Rams hope Spagnuolo brings swagger to the team as head coach

The St. Louis Rams reached an agreement with New York Giants defensive coordinator Steve Spagnuolo on Saturday to make him their next head coach.

According to NFL Network's Adam Schefter, the Rams will pay Spagnuolo $11.5 million over four years.

The team said in a press release that Spagnuolo would be introduced at a news conference at noon ET Monday.

"We considered some very qualified and outstanding candidates for this position, but we kept coming back to Steve Spagnuolo." Rams general manager Bill Devaney said in the statement.

"Steve has been on some outstanding defensive staffs during his 10 seasons in the NFL," Devaney added. "He represented what we were looking for when this process began."

Spagnuolo replaces Jim Haslett and takes over a St. Louis team that finished 2-14 this season. Haslett went 2-10 as the Rams' interim coach after his promotion from defensive coordinator when Scott Linehan was fired following an 0-4 start.

Spagnuolo was the architect of the Giants' sack-happy defense that thwarted the New England Patriots' run to a perfect season in last year's Super Bowl upset.

"Having a guy whose got swagger makes a difference," Rams linebacker Will Witherspoon said. "A guy who can really get guys motivated is going to be a big key."

According to several Giants players, Spagnuolo can do just that.

After hearing Spagnuolo was leaving to take the St. Louis job, New York defensive tackle Fred Robbins told Giants.com, "He is well-respected by all of us as players. He's more than a coach, it's more than just football with Coach Spags. He's a mentor and takes a personal interest in his players. I wouldn't say he's a players coach, but he knows what it takes to motivate his players. He gets us to work hard, but we have fun doing it and enjoy it, so it makes us want to work even harder."

Added Giants cornerback Corey Webster: "You could see when he first came in here, early on, that he is a stand-up guy. We all had to earn his trust, but once we did, we began to play the aggressive style defense we all love to play. He is an aggressive coach by nature, and that's what makes him fun to play for."

Spagnuolo was one of five finalists for the Rams' job, along with Haslett, Dallas Cowboys offensive coordinator Jason Garrett and defensive coordinators Rex Ryan of the Baltimore Ravens and Leslie Frazier of the Minnesota Vikings. Garrett flew into St. Louis on Friday night, prompting speculation that he would be the Rams' new coach, but he was only in town for another interview.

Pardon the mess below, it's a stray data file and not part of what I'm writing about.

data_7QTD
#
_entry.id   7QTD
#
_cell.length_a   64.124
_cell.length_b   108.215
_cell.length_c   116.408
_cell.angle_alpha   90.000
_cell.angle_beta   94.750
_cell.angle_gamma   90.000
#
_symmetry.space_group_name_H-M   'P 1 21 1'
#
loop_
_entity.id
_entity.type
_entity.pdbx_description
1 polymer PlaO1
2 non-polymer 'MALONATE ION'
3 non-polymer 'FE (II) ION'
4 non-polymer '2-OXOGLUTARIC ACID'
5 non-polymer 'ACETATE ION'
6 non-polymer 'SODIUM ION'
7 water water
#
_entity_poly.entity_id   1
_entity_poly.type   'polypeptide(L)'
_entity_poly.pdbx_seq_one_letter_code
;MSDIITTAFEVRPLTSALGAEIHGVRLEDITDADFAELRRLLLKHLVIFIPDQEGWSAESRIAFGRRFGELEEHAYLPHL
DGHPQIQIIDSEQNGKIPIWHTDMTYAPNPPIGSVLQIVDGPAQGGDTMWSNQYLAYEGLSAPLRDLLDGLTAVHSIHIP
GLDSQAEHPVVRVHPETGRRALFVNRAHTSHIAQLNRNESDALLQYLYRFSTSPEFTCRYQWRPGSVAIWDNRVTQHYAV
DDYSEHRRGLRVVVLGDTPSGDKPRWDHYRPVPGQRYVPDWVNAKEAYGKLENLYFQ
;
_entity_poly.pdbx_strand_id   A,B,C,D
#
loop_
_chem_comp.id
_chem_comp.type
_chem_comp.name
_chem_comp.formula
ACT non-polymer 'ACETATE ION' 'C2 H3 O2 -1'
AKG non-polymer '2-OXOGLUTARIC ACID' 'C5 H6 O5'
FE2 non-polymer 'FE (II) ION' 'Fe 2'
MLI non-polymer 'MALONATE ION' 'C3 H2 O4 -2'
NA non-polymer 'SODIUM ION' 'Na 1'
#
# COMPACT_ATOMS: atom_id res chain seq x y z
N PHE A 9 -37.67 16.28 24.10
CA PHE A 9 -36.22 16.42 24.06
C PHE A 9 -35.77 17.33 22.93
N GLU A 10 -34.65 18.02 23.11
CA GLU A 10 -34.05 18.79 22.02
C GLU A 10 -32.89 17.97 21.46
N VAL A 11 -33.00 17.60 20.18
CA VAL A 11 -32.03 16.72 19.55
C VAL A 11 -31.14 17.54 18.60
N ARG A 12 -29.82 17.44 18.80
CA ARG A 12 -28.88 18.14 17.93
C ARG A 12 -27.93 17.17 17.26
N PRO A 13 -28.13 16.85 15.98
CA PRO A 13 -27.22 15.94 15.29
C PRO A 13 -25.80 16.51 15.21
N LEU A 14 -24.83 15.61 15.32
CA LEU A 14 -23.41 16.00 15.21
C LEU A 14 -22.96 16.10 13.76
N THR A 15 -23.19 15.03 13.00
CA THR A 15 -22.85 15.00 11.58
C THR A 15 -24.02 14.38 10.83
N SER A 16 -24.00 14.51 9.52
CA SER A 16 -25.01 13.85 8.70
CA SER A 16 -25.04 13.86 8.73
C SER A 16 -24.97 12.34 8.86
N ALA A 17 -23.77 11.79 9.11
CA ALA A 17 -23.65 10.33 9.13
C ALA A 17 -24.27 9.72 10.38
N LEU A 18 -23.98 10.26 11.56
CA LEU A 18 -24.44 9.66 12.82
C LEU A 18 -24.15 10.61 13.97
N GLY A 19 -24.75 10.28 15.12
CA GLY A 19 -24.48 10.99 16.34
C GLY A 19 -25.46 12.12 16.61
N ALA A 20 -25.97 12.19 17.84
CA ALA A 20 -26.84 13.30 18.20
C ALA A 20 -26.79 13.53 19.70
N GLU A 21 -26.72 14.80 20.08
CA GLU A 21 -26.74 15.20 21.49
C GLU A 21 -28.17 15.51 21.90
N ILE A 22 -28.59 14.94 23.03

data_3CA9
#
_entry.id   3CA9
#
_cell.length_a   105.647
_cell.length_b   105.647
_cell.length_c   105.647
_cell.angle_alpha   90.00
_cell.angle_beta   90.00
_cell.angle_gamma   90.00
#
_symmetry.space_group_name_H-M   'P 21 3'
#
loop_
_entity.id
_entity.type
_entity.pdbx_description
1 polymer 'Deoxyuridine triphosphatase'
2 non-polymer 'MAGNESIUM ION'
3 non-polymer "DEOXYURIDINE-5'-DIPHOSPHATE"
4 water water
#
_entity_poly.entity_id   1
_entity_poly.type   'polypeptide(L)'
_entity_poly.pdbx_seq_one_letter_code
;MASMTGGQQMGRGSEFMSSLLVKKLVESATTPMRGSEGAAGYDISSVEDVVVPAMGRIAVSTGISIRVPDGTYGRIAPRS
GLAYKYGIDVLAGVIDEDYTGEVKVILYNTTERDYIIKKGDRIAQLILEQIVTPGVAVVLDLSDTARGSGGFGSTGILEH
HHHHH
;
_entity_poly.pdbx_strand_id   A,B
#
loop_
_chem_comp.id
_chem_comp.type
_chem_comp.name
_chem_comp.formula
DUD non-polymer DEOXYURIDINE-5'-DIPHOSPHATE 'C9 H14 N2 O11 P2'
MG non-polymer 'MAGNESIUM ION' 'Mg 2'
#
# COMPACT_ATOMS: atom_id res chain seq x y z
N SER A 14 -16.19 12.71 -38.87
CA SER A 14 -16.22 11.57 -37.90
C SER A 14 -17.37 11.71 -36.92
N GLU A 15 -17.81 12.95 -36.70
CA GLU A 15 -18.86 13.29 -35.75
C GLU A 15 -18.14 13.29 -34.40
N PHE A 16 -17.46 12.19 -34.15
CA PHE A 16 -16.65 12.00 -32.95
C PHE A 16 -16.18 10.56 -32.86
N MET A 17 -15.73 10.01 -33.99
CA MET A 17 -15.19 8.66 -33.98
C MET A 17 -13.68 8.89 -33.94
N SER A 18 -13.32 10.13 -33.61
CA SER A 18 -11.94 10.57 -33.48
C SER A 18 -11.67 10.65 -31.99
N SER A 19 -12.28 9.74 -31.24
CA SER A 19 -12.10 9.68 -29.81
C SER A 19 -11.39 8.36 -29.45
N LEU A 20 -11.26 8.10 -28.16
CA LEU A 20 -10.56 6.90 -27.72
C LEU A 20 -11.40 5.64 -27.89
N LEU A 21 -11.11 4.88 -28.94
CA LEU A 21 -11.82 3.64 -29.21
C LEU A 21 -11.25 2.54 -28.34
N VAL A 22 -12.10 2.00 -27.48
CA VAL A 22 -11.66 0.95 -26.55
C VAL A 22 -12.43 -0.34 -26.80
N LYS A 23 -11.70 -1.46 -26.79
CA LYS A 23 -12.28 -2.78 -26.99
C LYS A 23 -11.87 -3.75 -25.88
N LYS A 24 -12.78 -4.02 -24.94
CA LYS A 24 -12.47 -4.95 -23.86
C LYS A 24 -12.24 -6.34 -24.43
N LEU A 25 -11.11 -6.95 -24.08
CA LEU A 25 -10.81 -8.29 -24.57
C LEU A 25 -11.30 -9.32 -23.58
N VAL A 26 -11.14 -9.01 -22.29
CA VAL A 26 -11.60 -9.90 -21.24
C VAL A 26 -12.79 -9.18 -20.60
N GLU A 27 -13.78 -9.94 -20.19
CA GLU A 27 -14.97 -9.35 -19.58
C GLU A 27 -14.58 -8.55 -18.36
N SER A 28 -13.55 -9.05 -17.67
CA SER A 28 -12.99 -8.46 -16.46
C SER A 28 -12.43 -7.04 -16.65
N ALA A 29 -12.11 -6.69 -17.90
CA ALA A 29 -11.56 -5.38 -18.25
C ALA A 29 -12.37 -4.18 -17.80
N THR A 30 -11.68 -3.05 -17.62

Spagnuolo, 49, took over as the Giants' defensive coordinator in 2007. One year before, New York ranked 25th in total defense. Under Spagnuolo in 2007, the Giants ranked seventh, led the league with 53 sacks and made the playoffs.

Giants coach Tom Coughlin told the team's Web site that the organization will miss Spagnuolo but wishes him the best.

"He did a great job in his two years with the Giants," Coughlin said. "We've been very, very aggressive on defense, and we've been able to have two very successful years back-to-back. Steve has made an outstanding contribution to our team, and we wish Steve and Maria (his wife) all the best."

Last season, the Giants upset the favored Cowboys and Green Bay Packers to reach the Super Bowl against New England, with the Patriots seeking to become the first 19-0 team in NFL history. But Spagnuolo's defense harassed New England quarterback Tom Brady all day, sacking him a season-high five times, and held down the Patriots' potent offense in a 17-14 upset victory.

Despite New York's loss to the Philadelphia Eagles in the NFC divisional round this season, many considered this an even greater coaching job by Spagnuolo after seven-time Pro Bowl pick Michael Strahan retired last summer and fellow Pro Bowl defensive end Osi Umenyiora was lost during the preseason with a major knee injury.

New York ranked fifth in the league in total defense, giving up 294 yards per game. That's a far cry better than the Rams, who ranked 28th at 465 yards per game.

Spagnuolo interviewed for several other head-coaching vacancies in each of the past two seasons. He was a strong contender for the Washington Redskins' top job last year before deciding to stay with the Giants.

Spagnuolo faces a big challenge with the Rams, who won their first two games after Haslett took over, then lost their final 10.

St. Louis is 5-27 over the past two seasons, hasn't had a winning season since 2003 and hasn't made the playoffs since the 2004 season. The Rams' offense was even worse than the defense last season, tying for 30th in scoring offense at just 14.5 points per game.

On the plus side, St. Louis will have the second overall pick in the draft for the second straight season. The Rams have a top-tier running back in Steven Jackson and some promising young players, including defensive end Chris Long, the No. 2 overall pick in 2008, and speedy wide receiver Donnie Avery, a second-round draft pick last year.

Spagnuolo, a Massachusetts native, was a wide receiver at Springfield (Mass.) College, and he got his first taste of the NFL as a player personnel intern with the Redskins in 1983. After several other stops at the college and pro levels, Spagnuolo was hired as the Frankfurt Galaxy's defensive coordinator in 1998. He was hired the following year by the Eagles and worked his way up from defensive assistant to coordinator.

Information from The Associated Press was used in this story.

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